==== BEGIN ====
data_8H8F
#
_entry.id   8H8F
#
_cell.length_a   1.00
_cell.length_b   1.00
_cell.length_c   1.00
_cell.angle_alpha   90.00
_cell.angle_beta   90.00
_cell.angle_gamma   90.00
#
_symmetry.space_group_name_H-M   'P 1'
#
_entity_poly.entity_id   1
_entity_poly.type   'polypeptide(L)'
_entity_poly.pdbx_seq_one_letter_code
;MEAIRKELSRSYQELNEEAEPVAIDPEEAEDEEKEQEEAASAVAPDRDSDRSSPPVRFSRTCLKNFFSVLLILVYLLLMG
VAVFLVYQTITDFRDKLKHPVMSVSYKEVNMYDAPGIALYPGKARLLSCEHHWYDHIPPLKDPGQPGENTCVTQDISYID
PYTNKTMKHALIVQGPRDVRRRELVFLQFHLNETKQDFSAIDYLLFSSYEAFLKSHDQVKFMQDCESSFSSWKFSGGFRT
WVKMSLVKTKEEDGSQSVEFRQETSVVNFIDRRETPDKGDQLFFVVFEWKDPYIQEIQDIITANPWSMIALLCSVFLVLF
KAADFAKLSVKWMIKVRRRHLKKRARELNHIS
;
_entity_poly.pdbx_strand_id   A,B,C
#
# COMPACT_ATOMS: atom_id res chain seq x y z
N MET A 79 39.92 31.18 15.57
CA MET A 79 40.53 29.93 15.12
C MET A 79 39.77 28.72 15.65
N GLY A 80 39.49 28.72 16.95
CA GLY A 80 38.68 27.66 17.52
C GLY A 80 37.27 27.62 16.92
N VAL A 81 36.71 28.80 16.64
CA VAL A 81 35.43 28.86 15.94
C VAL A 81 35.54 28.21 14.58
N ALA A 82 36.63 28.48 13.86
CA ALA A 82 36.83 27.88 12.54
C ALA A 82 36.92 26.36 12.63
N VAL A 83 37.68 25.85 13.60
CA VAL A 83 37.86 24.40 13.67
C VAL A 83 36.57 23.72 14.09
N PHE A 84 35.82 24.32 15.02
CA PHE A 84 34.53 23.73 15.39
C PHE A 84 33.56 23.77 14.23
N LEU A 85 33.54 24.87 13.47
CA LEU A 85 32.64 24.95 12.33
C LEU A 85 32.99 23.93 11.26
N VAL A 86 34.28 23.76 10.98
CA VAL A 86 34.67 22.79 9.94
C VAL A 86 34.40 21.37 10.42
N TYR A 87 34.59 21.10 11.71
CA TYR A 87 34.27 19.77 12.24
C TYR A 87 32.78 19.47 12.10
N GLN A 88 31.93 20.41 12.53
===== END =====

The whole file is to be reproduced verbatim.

data_8H8F
#
_entry.id   8H8F
#
_cell.length_a   1.00
_cell.length_b   1.00
_cell.length_c   1.00
_cell.angle_alpha   90.00
_cell.angle_beta   90.00
_cell.angle_gamma   90.00
#
_symmetry.space_group_name_H-M   'P 1'
#
_entity_poly.entity_id   1
_entity_poly.type   'polypeptide(L)'
_entity_poly.pdbx_seq_one_letter_code
;MEAIRKELSRSYQELNEEAEPVAIDPEEAEDEEKEQEEAASAVAPDRDSDRSSPPVRFSRTCLKNFFSVLLILVYLLLMG
VAVFLVYQTITDFRDKLKHPVMSVSYKEVNMYDAPGIALYPGKARLLSCEHHWYDHIPPLKDPGQPGENTCVTQDISYID
PYTNKTMKHALIVQGPRDVRRRELVFLQFHLNETKQDFSAIDYLLFSSYEAFLKSHDQVKFMQDCESSFSSWKFSGGFRT
WVKMSLVKTKEEDGSQSVEFRQETSVVNFIDRRETPDKGDQLFFVVFEWKDPYIQEIQDIITANPWSMIALLCSVFLVLF
KAADFAKLSVKWMIKVRRRHLKKRARELNHIS
;
_entity_poly.pdbx_strand_id   A,B,C
#
# COMPACT_ATOMS: atom_id res chain seq x y z
N MET A 79 39.92 31.18 15.57
CA MET A 79 40.53 29.93 15.12
C MET A 79 39.77 28.72 15.65
N GLY A 80 39.49 28.72 16.95
CA GLY A 80 38.68 27.66 17.52
C GLY A 80 37.27 27.62 16.92
N VAL A 81 36.71 28.80 16.64
CA VAL A 81 35.43 28.86 15.94
C VAL A 81 35.54 28.21 14.58
N ALA A 82 36.63 28.48 13.86
CA ALA A 82 36.83 27.88 12.54
C ALA A 82 36.92 26.36 12.63
N VAL A 83 37.68 25.85 13.60
CA VAL A 83 37.86 24.40 13.67
C VAL A 83 36.57 23.72 14.09
N PHE A 84 35.82 24.32 15.02
CA PHE A 84 34.53 23.73 15.39
C PHE A 84 33.56 23.77 14.23
N LEU A 85 33.54 24.87 13.47
CA LEU A 85 32.64 24.95 12.33
C LEU A 85 32.99 23.93 11.26
N VAL A 86 34.28 23.76 10.98
CA VAL A 86 34.67 22.79 9.94
C VAL A 86 34.40 21.37 10.42
N TYR A 87 34.59 21.10 11.71
CA TYR A 87 34.27 19.77 12.24
C TYR A 87 32.78 19.47 12.10
N GLN A 88 31.93 20.41 12.53